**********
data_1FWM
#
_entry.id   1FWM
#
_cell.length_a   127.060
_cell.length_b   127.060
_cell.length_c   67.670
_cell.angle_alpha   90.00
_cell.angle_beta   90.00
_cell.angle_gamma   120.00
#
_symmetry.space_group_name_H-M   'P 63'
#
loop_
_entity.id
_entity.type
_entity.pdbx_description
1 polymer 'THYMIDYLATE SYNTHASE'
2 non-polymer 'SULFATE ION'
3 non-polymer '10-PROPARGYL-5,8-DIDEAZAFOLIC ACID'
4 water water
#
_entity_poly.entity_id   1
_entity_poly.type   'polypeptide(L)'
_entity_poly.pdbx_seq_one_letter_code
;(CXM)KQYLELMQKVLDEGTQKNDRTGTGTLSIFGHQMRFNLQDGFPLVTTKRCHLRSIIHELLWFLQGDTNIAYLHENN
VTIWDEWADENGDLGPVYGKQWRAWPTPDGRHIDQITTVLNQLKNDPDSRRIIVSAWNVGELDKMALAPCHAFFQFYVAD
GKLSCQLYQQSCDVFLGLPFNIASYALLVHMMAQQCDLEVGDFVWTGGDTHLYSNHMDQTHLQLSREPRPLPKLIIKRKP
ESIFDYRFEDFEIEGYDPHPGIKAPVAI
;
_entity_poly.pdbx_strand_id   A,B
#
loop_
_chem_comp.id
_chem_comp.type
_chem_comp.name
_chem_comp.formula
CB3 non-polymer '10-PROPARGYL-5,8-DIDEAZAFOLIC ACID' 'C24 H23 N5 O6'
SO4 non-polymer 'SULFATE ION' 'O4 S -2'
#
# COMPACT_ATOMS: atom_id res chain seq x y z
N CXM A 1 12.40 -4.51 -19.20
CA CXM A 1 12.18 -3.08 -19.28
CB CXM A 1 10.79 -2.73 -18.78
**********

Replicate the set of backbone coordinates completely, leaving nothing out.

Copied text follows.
data_1FWM
#
_entry.id   1FWM
#
_cell.length_a   127.060
_cell.length_b   127.060
_cell.length_c   67.670
_cell.angle_alpha   90.00
_cell.angle_beta   90.00
_cell.angle_gamma   120.00
#
_symmetry.space_group_name_H-M   'P 63'
#
loop_
_entity.id
_entity.type
_entity.pdbx_description
1 polymer 'THYMIDYLATE SYNTHASE'
2 non-polymer 'SULFATE ION'
3 non-polymer '10-PROPARGYL-5,8-DIDEAZAFOLIC ACID'
4 water water
#
_entity_poly.entity_id   1
_entity_poly.type   'polypeptide(L)'
_entity_poly.pdbx_seq_one_letter_code
;(CXM)KQYLELMQKVLDEGTQKNDRTGTGTLSIFGHQMRFNLQDGFPLVTTKRCHLRSIIHELLWFLQGDTNIAYLHENN
VTIWDEWADENGDLGPVYGKQWRAWPTPDGRHIDQITTVLNQLKNDPDSRRIIVSAWNVGELDKMALAPCHAFFQFYVAD
GKLSCQLYQQSCDVFLGLPFNIASYALLVHMMAQQCDLEVGDFVWTGGDTHLYSNHMDQTHLQLSREPRPLPKLIIKRKP
ESIFDYRFEDFEIEGYDPHPGIKAPVAI
;
_entity_poly.pdbx_strand_id   A,B
#
loop_
_chem_comp.id
_chem_comp.type
_chem_comp.name
_chem_comp.formula
CB3 non-polymer '10-PROPARGYL-5,8-DIDEAZAFOLIC ACID' 'C24 H23 N5 O6'
SO4 non-polymer 'SULFATE ION' 'O4 S -2'
#
# COMPACT_ATOMS: atom_id res chain seq x y z
N CXM A 1 12.40 -4.51 -19.20
CA CXM A 1 12.18 -3.08 -19.28
CB CXM A 1 10.79 -2.73 -18.78